Postmodern culture, the dominant cultural movement of the second part of the 20th century, is essentially about transparency and democratic openness. Take the Centre Pompidou, where the insides are on the outside, as a presiding motif. Take with it the playful rejection of seriousness, of the idea that there is a big truth somewhere, some … Continue Reading ››
Reporting your company or fellow employees is not a topic that is often discussed in polite circles. Someone who takes what they believe to be a moral stand and reports suspicious behaviour can be seen as disgruntled or stirring up trouble or, to put it another way, as a "snitch". Sadly, outside the Harry Potter context, a snitch is not generally seen as a positive descriptor and, like the golden snitch, the reporting of another's behaviour may result more in a chase to catch the person who has reported a problem than to rectify the problem itself.

However, whistleblowing can be vital for companies in understanding where internal problems may lie and in avoiding potentially costly litigation or bad publicity as a result of the actions of a few individuals. Datonomy provides the following information for the benefit of both the whistleblower, the … Continue Reading ››
The ICO has confirmed that new powers to impose fines of up to £500,000 for serious breaches of the DPA will come into force on 6 April. And the Commissioner has said he will not hesitate to use them for the most serious cases. Responsible data controllers who follow good data protection practice should have nothing to fear, however. The Commissioner's Office has published statutory guidance explaining how it will use its new powers, and how to stay out of trouble!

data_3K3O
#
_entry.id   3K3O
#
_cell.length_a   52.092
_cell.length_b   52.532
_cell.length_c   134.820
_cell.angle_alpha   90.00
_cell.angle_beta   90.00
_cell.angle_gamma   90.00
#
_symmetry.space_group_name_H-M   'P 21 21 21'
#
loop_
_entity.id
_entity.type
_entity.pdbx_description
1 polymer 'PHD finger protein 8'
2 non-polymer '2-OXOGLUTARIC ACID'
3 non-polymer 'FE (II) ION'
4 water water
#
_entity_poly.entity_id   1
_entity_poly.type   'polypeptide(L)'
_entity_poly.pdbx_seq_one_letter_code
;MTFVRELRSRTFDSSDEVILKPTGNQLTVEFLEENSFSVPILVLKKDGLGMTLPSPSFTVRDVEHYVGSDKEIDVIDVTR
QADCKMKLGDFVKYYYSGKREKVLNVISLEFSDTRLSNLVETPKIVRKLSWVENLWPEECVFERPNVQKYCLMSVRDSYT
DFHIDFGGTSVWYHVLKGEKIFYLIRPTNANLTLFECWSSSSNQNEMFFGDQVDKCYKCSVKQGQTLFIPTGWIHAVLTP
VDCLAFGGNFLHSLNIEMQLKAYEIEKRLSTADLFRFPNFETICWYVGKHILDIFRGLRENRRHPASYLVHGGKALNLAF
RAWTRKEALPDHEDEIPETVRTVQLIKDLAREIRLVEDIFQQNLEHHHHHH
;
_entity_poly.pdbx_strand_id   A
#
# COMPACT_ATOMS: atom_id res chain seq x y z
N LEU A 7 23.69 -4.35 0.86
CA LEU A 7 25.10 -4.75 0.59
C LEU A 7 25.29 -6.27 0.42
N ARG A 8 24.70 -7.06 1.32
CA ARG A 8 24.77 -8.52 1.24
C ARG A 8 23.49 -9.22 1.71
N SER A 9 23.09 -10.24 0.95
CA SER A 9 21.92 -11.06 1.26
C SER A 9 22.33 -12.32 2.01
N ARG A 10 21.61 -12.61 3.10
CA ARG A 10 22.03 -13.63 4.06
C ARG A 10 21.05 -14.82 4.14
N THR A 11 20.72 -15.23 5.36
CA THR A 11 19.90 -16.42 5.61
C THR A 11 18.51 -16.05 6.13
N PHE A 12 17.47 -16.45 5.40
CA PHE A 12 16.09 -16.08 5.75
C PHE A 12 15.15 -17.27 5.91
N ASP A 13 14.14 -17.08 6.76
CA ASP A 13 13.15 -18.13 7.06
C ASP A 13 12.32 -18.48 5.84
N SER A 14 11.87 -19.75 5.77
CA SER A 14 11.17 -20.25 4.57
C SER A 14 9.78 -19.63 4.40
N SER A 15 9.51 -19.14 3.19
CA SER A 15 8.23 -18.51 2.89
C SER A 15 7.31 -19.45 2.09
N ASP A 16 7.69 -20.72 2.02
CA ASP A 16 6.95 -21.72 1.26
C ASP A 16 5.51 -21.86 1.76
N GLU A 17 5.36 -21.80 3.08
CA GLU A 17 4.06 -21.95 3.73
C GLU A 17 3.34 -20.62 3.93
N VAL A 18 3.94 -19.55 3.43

The new powers are to be found in the recently added section 55A of the DPA (introduced by section 144 of the Criminal Justice and Immigration Act 2008) and will apply to serious breaches of the Act which are likely to cause substantial damage or distress, and which are committed deliberately or recklessly.
As well as explaining the procedural aspects of … Continue Reading ››
In the UK the House of Commons Treasury Committee has reported the findings of its recent inquiry into the adverse effect of consumer credit searches. These include recommendations which, if implemented, could significantly change the way lenders conduct credit searches on potential borrowers.

The Committee inquiry into credit searches originated from fears that consumers, by shopping around for credit (especially unsecured credit), were unknowingly building up credit application searches on their credit reference files, making it harder for them to obtain further credit. This inquiry, which is part of a wider review on the impact of the banking crisis on the consumer, seeks to balance (i) the public interest in preventing fraud and protecting consumers from reckless lending with (ii) the need to "ensure that the market is subject to the disciplines of informed consumer … Continue Reading ››